Massey Ferguson Case

871 Words Nov 27th, 2007 4 Pages
Question 4. a) What are the main problems for MF in 1980? What alternatives were available to MF?

Market-wide problems:
• High interest rates – After the 1973 oil crisis and the 1979 energy crisis, the US economy was affected by stagflation. In an effort to fight excessive inflation, the Fed adopted a tight monetary policy, raising interest rates (as an illustration, the federal funds rate increased from 11% in 1979 to 20% by June 1981).
This affected all players as it led to a plunge of stock market prices, on the one hand, and an economic recession, on the other. Furthermore, Massey was particularly hit hard: since it mainly financed its operations with short-term debt, its financing cost went up dramatically.
• Low demand – The
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This made it very difficult to negotiate the restructuring of claims the company needed to survive.
Finally, cross-default provisions substantially increased Massey's default risk. If any single default ocurred, all short- and long-term debt would become callable, leaving the company with no choice but to stop operations and use its assets to pay off lenders.

• Inability to further finance its operations – While Massey needed new funds even to be able to honour its commitments, its extremely high leverage and the numerous covenants on its existing loans impeded it from raising new debt, or equity for that matter. Its 1980 initiative to issue preferred shares was indefinitely postponed when its largest shareholder refused to take a block of the preferreds as a vote of confidence.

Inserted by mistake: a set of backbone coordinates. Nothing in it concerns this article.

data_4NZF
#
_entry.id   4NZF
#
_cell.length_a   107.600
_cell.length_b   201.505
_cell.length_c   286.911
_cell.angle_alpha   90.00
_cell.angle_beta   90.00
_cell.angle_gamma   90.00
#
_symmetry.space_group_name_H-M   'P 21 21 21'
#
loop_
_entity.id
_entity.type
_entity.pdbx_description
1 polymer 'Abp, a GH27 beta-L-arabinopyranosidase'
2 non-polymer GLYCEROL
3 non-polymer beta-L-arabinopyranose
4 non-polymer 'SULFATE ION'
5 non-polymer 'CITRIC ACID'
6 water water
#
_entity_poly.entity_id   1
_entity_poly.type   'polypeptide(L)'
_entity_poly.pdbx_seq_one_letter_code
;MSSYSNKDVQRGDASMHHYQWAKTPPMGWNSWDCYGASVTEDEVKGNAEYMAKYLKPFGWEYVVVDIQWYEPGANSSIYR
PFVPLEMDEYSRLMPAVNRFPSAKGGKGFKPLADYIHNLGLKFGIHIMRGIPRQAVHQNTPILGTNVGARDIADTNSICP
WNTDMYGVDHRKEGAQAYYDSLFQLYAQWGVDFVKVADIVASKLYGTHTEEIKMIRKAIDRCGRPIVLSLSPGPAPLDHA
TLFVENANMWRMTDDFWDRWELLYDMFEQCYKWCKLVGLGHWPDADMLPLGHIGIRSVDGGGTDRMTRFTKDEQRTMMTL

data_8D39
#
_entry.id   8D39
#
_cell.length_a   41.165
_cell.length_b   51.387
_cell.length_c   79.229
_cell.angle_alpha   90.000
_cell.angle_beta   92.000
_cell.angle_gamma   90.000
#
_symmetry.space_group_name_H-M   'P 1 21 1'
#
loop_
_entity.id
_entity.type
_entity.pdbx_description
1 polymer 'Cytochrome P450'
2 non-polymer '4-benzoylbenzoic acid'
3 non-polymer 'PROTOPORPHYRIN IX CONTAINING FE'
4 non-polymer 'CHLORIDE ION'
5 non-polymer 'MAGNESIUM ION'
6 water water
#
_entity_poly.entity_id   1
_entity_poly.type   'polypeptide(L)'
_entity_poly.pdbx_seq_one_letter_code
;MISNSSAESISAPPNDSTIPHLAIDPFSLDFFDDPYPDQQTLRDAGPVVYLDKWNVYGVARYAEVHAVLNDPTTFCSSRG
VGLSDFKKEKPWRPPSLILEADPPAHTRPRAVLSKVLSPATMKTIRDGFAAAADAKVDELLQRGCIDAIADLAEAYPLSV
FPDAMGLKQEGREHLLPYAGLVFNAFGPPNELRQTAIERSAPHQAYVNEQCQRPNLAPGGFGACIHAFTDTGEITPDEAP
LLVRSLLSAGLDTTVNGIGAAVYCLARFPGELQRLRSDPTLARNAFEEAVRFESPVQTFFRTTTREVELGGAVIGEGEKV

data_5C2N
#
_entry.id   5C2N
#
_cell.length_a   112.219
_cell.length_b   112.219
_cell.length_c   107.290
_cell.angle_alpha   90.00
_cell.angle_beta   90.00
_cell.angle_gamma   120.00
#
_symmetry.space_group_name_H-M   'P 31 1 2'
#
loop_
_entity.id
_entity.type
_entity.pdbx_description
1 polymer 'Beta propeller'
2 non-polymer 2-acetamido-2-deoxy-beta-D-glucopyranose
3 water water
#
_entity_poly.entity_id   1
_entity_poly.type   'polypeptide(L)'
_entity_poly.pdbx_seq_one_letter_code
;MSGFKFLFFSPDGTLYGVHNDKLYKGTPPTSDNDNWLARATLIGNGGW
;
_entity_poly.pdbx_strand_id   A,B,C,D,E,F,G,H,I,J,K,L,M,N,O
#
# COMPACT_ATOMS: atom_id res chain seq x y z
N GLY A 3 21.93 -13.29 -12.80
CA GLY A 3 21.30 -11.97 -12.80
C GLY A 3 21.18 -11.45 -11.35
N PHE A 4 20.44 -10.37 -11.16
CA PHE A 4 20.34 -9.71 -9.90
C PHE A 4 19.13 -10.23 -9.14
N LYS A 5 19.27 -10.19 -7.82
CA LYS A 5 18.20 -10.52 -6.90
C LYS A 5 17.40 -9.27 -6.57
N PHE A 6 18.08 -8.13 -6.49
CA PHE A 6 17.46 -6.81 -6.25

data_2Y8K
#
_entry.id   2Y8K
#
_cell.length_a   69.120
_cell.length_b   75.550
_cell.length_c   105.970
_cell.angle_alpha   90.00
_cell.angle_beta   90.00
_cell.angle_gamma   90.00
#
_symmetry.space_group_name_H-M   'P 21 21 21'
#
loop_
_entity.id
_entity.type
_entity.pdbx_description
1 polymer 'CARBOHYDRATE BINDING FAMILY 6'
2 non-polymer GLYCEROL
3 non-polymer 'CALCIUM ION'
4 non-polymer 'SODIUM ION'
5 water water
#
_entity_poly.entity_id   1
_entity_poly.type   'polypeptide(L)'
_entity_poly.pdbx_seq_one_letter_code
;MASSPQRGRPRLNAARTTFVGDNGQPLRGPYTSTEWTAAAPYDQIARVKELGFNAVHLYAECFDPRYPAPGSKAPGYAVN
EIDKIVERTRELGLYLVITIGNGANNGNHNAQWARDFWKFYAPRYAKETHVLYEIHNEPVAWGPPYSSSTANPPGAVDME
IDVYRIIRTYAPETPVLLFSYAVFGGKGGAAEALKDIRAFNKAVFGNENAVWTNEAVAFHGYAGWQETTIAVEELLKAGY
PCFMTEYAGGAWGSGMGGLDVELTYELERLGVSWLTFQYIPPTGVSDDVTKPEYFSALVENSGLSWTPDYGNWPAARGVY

• Currency risk – In 1980, 76.7% of Massey's engine production was concentrated in the UK. However, its UK Perkins subsidiary exported more than 86% of its products. As a consequence, when the pound rose in 1980, it increased Massey's cost of goods sold disproportionate to its revenue, reducing margins.
• Operating costs of financial distress – Doubts about the future of the company weakened Massey's distribution network. Furthermore, the bargaining power of its customers and suppliers increased, so that while barely supporting its daily operations, Massey granted
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